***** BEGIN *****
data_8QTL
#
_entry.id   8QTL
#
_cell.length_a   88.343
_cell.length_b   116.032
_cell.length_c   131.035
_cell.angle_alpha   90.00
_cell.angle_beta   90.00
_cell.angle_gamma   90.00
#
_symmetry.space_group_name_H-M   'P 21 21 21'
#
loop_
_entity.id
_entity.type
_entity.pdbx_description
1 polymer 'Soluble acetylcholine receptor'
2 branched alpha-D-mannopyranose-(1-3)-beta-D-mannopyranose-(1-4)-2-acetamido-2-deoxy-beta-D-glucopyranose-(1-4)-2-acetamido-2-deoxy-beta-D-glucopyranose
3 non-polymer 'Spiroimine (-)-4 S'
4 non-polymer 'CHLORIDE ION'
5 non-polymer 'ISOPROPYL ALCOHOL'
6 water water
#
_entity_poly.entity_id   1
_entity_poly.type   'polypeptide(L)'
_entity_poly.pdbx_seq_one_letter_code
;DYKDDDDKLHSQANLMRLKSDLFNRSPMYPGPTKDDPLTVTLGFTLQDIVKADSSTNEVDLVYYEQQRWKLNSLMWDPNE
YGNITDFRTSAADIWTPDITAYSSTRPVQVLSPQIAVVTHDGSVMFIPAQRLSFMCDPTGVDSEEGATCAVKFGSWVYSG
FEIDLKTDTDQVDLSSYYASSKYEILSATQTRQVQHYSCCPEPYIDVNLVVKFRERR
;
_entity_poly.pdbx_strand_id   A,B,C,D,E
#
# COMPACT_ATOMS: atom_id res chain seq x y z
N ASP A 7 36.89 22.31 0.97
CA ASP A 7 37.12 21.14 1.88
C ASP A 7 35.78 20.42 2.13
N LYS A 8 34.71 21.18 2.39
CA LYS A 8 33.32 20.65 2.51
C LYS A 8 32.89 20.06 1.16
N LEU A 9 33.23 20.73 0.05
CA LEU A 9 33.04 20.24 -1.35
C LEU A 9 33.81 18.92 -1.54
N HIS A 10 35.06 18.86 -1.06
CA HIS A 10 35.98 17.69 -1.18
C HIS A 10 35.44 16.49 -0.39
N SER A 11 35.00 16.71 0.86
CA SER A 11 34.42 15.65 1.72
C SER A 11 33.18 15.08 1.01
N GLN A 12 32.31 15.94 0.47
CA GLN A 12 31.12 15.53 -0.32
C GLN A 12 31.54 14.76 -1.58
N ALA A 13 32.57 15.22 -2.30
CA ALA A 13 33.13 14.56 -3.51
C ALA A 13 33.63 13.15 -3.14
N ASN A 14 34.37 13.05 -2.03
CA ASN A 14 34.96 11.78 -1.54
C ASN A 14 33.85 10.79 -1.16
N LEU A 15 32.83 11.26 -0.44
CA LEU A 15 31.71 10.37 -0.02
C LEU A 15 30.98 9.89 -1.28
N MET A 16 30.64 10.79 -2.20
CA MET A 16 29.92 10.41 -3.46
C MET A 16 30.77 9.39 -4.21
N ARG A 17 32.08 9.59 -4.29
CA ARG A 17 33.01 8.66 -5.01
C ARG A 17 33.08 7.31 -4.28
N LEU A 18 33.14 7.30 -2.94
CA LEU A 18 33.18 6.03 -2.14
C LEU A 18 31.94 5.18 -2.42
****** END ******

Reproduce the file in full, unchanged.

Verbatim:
data_8QTL
#
_entry.id   8QTL
#
_cell.length_a   88.343
_cell.length_b   116.032
_cell.length_c   131.035
_cell.angle_alpha   90.00
_cell.angle_beta   90.00
_cell.angle_gamma   90.00
#
_symmetry.space_group_name_H-M   'P 21 21 21'
#
loop_
_entity.id
_entity.type
_entity.pdbx_description
1 polymer 'Soluble acetylcholine receptor'
2 branched alpha-D-mannopyranose-(1-3)-beta-D-mannopyranose-(1-4)-2-acetamido-2-deoxy-beta-D-glucopyranose-(1-4)-2-acetamido-2-deoxy-beta-D-glucopyranose
3 non-polymer 'Spiroimine (-)-4 S'
4 non-polymer 'CHLORIDE ION'
5 non-polymer 'ISOPROPYL ALCOHOL'
6 water water
#
_entity_poly.entity_id   1
_entity_poly.type   'polypeptide(L)'
_entity_poly.pdbx_seq_one_letter_code
;DYKDDDDKLHSQANLMRLKSDLFNRSPMYPGPTKDDPLTVTLGFTLQDIVKADSSTNEVDLVYYEQQRWKLNSLMWDPNE
YGNITDFRTSAADIWTPDITAYSSTRPVQVLSPQIAVVTHDGSVMFIPAQRLSFMCDPTGVDSEEGATCAVKFGSWVYSG
FEIDLKTDTDQVDLSSYYASSKYEILSATQTRQVQHYSCCPEPYIDVNLVVKFRERR
;
_entity_poly.pdbx_strand_id   A,B,C,D,E
#
# COMPACT_ATOMS: atom_id res chain seq x y z
N ASP A 7 36.89 22.31 0.97
CA ASP A 7 37.12 21.14 1.88
C ASP A 7 35.78 20.42 2.13
N LYS A 8 34.71 21.18 2.39
CA LYS A 8 33.32 20.65 2.51
C LYS A 8 32.89 20.06 1.16
N LEU A 9 33.23 20.73 0.05
CA LEU A 9 33.04 20.24 -1.35
C LEU A 9 33.81 18.92 -1.54
N HIS A 10 35.06 18.86 -1.06
CA HIS A 10 35.98 17.69 -1.18
C HIS A 10 35.44 16.49 -0.39
N SER A 11 35.00 16.71 0.86
CA SER A 11 34.42 15.65 1.72
C SER A 11 33.18 15.08 1.01
N GLN A 12 32.31 15.94 0.47
CA GLN A 12 31.12 15.53 -0.32
C GLN A 12 31.54 14.76 -1.58
N ALA A 13 32.57 15.22 -2.30
CA ALA A 13 33.13 14.56 -3.51
C ALA A 13 33.63 13.15 -3.14
N ASN A 14 34.37 13.05 -2.03
CA ASN A 14 34.96 11.78 -1.54
C ASN A 14 33.85 10.79 -1.16
N LEU A 15 32.83 11.26 -0.44
CA LEU A 15 31.71 10.37 -0.02
C LEU A 15 30.98 9.89 -1.28
N MET A 16 30.64 10.79 -2.20
CA MET A 16 29.92 10.41 -3.46
C MET A 16 30.77 9.39 -4.21
N ARG A 17 32.08 9.59 -4.29
CA ARG A 17 33.01 8.66 -5.01
C ARG A 17 33.08 7.31 -4.28
N LEU A 18 33.14 7.30 -2.94
CA LEU A 18 33.18 6.03 -2.14
C LEU A 18 31.94 5.18 -2.42